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You can use your Mac to diagnose your network problems. Even better, it’s possible to improve wireless performance throughout your house, for all your devices, with a simple free tool.
You don’t have to be a network engineer in order to create a solid network. Whether you’re using an old free router or a pricey new mesh router system, you can speed everything up by fine-tuning your network to your surroundings.
Since macOS comes with everything you need, you don’t even have to install additional software.
Your Mac’s Hidden Network Tool
Today we’ll use the Wireless Diagnostics app to analyze and improve wireless performance. You can access it by searching with Spotlight or looking in Applications > Utilities. Another way is to hold Option while you click on the Wi-Fi icon in the menu bar, then choose Open Wireless Diagnostics.
You’ll first see an assistant for diagnosing Wi-Fi issues. This assistant can be useful when experiencing network problems like frequent dropouts, but we won’t use it today. Instead, take a look at the menu bar options at the top of the screen, specifically under the Window menu.
These are the many tools built into Apple’s Wireless Diagnostics utility. They’re all related to your local wireless network, and have no bearing on internet speed, connectivity, or external IP address.
Today we’re interested in the Performance and Scan windows, but it’s worth mentioning the others quickly:
- Assistant is the helper that you see when you first launch the utility.
- Info provides a long list of network information, including security, channel, and transfer rate.
- Logs allows you to enable background logging of network traffic, which is saved in a LOG file in the /var/tmp directory.
- Sniffer lets you capture Wi-Fi traffic transmitted on a specific channel, ideal for diagnosing issues that you can consistently reproduce.
- Monitor places an overlay on your screen with basic but handy information, which helps you diagnose issues while performing other tasks.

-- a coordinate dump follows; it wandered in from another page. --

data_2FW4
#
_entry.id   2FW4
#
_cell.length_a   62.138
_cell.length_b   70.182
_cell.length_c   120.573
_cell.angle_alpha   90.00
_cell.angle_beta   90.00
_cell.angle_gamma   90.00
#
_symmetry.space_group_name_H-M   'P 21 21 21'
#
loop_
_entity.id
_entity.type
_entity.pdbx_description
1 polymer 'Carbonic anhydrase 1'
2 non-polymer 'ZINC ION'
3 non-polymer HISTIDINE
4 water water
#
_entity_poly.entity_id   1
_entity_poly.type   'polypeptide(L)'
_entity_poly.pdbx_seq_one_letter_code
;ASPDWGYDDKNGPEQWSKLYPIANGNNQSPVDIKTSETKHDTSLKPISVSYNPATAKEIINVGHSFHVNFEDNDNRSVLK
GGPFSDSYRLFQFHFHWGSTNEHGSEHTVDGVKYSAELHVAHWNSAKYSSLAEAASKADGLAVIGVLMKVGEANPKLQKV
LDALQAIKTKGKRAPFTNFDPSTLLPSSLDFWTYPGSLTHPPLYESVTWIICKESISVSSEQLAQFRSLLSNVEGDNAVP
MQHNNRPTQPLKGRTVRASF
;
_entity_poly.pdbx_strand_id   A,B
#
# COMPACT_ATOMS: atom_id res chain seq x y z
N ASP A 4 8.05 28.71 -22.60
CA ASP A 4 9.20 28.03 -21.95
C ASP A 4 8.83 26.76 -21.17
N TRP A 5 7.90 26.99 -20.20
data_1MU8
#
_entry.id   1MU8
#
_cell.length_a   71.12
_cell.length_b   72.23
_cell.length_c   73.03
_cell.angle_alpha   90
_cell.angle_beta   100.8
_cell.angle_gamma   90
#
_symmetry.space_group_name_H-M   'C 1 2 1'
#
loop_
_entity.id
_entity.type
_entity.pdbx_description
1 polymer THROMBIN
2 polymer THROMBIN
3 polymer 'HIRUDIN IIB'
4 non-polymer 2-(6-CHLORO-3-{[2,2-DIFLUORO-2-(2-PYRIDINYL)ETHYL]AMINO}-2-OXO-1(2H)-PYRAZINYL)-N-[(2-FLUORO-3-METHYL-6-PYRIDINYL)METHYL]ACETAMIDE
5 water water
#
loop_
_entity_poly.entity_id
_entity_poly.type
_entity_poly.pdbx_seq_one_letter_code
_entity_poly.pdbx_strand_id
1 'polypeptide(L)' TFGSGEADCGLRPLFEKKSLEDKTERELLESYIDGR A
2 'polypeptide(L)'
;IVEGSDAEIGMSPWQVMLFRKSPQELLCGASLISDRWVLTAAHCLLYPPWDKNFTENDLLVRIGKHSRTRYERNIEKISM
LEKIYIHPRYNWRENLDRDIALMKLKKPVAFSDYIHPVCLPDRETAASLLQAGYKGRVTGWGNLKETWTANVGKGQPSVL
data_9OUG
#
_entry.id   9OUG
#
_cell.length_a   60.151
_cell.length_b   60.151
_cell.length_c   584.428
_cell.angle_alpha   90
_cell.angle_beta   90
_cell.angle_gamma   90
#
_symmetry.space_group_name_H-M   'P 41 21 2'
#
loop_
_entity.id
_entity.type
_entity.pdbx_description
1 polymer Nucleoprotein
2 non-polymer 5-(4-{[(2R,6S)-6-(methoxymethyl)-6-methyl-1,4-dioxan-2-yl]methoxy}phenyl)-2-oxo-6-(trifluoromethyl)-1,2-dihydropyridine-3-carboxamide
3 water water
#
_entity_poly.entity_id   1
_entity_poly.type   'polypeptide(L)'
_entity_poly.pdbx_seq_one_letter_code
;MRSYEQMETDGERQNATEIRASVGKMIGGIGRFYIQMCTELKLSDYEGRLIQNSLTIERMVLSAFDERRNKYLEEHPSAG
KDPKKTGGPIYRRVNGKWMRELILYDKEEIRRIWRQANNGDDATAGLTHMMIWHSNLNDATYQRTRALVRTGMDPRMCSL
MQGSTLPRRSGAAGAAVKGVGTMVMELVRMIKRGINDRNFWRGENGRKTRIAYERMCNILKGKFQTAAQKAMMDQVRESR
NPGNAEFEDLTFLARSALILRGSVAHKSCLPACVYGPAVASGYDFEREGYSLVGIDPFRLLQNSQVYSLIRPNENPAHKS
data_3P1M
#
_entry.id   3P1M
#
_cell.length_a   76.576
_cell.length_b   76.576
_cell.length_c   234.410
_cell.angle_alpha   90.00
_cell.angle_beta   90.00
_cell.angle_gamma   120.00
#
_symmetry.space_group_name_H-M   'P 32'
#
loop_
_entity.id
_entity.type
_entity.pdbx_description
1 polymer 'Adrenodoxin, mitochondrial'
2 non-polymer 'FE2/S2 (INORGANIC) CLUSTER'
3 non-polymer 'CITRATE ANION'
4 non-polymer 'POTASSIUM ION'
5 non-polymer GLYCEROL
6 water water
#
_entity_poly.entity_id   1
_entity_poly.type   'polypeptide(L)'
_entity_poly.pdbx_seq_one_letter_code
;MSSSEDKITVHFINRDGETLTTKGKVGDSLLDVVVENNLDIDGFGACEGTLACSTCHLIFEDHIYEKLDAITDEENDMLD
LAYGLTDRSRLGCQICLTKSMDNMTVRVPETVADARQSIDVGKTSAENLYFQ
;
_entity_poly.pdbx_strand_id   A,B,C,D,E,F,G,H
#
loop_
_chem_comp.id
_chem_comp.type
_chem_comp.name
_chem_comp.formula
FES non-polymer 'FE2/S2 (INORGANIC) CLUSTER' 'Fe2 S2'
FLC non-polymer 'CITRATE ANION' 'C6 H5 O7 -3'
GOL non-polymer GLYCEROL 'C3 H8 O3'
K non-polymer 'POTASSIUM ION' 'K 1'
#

Optimize Wi-Fi Channel to Reduce Congestion
Optimizing your network channel is probably the single best way to improve wireless performance, save for standing right next to your router all day. The idea is to use a different channel than your nearest neighbors to cut down on congestion and channel overlap.
If your router is old, you’re probably using a 2.4GHz band. Newer routers come with dual-band radios, offering both 2.4GHz and 5GHz bands. Generally speaking, 2.4GHz offers better obstacle penetration, whereas 5GHz offers greater speeds and less channel overlap.
Open Wireless Diagnostics and head to Window > Scan, or use Option + Cmd + 4. Hit Scan Now to perform a scan of all nearby wireless networks. Once complete you’ll see all nearby competing access points, including any hidden ones that don’t normally show up.
Note: The scan reveals a lot of information. Be aware that you may need to scroll the window horizontally, or drag and resize the window, in order to see it.
Arrange the scan results by signal strength by clicking on RSSI to sort by ascending. Your own router (in bold) should now be at the top of the list. If you have a dual-band router, you’ll see both bands represented as separate networks.
Optimize the 2.4GHz Band